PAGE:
Marching to Success: Battalion Commander William Winslade Helps Lead JROTC

Laudable Leader: Senior William Winslade smiles for the camera in his JROTC uniform

Olivia Chewning

Laudable Leader: Senior William Winslade smiles for the camera in his JROTC uniform

Through participation in community service projects, and dedication to JROTC throughout high school, senior William Winslade is known to his cadets as Battalion Commander Winslade. When the JROTC board had to decide on the next leader of the program, they evaluated Winslade’s success through the program and decided he was a prominent role model and leader for the cadets under him.

His favorite part of his uniform is one of his chords, which he got for being recognized as an SYA, or a Superintendent Young Ambassador, which is awarded for outstanding leadership. He also takes pride in his medal from the National Society of the Sons of the American Revolution. “One of the coolest things ever is being recognized for doing good deeds, so I’m proud to wear the uniform and everything I’ve earned,” said Winslade.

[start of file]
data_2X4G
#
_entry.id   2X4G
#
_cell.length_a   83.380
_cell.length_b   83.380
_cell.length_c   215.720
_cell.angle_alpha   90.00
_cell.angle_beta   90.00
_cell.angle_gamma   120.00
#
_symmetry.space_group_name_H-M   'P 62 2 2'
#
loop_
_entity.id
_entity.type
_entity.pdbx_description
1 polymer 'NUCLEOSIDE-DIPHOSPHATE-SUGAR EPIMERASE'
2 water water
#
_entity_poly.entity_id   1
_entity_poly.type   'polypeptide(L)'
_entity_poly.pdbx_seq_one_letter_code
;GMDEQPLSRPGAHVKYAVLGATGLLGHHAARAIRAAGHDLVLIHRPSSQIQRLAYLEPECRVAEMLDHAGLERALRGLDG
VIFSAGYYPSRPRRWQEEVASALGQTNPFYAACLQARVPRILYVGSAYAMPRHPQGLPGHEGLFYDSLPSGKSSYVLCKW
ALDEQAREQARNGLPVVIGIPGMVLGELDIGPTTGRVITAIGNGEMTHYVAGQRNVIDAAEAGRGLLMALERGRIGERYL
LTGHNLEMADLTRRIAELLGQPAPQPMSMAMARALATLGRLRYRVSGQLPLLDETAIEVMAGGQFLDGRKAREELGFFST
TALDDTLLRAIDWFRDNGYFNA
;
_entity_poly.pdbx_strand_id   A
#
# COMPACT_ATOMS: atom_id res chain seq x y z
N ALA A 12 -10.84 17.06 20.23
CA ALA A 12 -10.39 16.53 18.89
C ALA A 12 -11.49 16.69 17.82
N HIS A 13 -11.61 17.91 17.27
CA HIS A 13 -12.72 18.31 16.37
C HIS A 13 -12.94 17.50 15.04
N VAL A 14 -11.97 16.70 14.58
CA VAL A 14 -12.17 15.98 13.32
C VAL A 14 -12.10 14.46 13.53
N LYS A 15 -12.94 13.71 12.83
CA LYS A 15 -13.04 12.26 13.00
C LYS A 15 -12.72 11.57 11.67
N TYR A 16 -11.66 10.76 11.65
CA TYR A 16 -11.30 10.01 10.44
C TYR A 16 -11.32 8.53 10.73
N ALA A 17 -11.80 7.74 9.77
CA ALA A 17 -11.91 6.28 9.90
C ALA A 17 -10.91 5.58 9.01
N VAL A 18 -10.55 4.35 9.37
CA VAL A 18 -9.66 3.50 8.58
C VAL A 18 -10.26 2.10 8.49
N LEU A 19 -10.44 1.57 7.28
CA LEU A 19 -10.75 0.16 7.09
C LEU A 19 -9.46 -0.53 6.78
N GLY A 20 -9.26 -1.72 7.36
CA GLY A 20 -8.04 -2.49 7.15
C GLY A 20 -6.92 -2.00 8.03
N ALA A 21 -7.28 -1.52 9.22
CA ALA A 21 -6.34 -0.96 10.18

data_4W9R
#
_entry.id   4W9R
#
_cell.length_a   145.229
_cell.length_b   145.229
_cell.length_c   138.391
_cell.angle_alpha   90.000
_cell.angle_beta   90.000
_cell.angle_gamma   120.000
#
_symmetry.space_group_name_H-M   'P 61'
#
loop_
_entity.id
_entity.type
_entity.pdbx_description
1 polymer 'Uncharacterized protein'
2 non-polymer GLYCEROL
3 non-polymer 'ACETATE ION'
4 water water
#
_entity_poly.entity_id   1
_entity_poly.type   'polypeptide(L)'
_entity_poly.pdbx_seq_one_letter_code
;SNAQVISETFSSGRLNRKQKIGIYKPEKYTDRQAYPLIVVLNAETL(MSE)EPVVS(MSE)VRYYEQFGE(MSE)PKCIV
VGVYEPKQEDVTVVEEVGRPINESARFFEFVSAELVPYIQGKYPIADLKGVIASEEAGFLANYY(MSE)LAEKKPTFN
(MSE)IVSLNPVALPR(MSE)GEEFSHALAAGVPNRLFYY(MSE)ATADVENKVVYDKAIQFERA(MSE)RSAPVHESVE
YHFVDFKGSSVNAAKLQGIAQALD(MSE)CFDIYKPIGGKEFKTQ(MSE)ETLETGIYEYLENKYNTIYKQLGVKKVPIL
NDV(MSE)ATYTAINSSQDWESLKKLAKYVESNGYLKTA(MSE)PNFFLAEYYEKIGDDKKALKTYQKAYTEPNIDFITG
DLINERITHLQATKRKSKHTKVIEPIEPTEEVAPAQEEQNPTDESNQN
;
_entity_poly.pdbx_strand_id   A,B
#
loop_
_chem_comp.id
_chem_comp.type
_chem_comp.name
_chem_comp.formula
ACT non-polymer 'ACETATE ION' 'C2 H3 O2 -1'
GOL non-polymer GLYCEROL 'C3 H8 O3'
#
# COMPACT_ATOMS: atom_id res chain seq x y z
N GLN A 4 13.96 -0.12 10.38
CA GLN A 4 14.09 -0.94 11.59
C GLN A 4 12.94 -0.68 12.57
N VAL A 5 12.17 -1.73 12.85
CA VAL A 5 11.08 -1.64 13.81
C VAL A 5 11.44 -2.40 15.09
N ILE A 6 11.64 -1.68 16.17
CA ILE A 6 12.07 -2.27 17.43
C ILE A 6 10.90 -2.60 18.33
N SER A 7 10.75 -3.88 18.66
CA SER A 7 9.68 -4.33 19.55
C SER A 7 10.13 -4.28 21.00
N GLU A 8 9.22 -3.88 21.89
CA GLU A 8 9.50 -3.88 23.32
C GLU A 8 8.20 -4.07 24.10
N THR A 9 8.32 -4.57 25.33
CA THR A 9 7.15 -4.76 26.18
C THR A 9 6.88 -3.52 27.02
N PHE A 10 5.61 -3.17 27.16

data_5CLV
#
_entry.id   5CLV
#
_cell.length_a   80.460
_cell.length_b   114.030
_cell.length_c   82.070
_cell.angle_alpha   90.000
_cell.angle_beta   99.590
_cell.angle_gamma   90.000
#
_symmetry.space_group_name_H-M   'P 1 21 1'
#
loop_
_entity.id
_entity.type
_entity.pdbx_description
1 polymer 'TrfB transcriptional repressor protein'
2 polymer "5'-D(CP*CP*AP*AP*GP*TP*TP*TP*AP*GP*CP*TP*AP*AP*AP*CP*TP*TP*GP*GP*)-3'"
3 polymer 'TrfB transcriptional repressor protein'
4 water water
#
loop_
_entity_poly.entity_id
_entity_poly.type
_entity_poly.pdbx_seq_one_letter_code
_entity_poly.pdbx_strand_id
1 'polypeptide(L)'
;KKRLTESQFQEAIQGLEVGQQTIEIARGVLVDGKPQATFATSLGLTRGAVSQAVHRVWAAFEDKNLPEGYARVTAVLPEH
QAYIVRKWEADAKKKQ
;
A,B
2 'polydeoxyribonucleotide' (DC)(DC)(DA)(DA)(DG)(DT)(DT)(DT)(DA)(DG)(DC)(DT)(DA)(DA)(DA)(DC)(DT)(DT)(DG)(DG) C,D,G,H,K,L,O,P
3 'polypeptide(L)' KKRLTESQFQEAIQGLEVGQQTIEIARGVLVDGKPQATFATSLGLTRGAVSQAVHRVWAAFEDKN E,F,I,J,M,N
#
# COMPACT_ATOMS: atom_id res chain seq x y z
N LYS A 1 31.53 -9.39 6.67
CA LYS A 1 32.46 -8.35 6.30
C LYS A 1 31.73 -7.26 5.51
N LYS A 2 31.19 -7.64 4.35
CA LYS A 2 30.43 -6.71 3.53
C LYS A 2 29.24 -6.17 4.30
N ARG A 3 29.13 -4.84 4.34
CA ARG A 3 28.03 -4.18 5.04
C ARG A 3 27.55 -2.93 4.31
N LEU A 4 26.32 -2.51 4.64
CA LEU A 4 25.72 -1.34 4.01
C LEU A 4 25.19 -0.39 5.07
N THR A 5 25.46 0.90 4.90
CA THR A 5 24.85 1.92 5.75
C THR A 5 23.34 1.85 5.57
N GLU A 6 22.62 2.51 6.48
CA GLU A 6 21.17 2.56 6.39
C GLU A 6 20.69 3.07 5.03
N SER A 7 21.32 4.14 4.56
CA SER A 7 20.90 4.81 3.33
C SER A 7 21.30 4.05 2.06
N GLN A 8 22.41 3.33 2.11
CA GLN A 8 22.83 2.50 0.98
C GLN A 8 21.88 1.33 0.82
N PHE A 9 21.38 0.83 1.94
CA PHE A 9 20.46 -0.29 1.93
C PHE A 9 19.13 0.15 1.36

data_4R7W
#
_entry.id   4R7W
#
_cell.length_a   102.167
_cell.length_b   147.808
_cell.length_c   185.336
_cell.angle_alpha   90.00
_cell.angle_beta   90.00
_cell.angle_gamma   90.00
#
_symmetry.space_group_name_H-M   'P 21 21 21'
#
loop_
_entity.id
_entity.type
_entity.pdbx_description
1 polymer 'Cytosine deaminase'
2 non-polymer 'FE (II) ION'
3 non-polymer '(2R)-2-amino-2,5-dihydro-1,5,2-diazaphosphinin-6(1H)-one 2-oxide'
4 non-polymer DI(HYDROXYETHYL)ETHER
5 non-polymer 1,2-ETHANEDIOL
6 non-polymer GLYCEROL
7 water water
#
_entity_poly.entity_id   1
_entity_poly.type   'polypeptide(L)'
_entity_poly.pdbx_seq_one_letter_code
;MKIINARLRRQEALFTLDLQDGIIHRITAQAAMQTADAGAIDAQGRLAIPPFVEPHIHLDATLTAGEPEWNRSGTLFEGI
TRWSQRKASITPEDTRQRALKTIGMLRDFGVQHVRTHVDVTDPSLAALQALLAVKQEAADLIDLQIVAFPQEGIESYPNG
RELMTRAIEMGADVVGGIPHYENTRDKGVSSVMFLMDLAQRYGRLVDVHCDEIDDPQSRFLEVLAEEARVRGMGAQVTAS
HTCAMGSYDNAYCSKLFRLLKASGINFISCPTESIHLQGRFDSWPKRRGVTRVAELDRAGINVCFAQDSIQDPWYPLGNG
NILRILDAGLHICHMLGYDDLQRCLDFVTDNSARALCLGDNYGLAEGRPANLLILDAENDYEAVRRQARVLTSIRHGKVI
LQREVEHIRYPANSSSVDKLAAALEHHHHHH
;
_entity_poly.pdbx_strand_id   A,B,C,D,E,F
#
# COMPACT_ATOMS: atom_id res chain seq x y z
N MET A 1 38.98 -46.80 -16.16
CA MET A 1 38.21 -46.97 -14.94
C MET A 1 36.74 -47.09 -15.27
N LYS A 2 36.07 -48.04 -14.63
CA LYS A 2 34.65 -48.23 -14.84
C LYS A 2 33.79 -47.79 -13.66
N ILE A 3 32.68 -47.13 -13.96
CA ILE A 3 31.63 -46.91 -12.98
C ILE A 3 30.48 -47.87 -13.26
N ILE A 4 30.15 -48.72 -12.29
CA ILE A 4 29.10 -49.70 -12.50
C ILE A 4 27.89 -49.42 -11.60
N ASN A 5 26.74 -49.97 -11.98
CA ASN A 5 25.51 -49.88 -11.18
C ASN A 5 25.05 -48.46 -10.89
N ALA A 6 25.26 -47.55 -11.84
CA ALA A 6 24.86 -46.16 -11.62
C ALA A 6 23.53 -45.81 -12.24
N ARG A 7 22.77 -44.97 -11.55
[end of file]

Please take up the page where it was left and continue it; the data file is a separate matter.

Winslade currently holds one of the highest positions possible at school, and with his position comes responsibilities. Working alongside the Battalion Staff he creates the schedule for physical training of all cadets, runs the Remind101, as well as all other required paperwork for cadets. “Perseverance and believing in myself got me here,” said Winslade, “When I was a freshman I never thought I would lead the whole program, but now I get to be in that place of leadership.” 

Despite his dedication and focus, Winslade is not all work and no play He is on the Honor Guard and the Color Guard, and also enjoys being a part of the Leadership & Academic Bowl that is participating in the national level in Washington D.C this year. In the free time he does have Winslade cheers on the Atlanta Falcons, even at their worst.

After high school, he is planning on going to college and participating in the ROTC program. When he has finished college he plans on going to a branch of the military or army for 8 years to complete the JROTC experience. “It has become such a big part of my life, I don’t know where I would be without this guiding my high school experience,” said Winslade.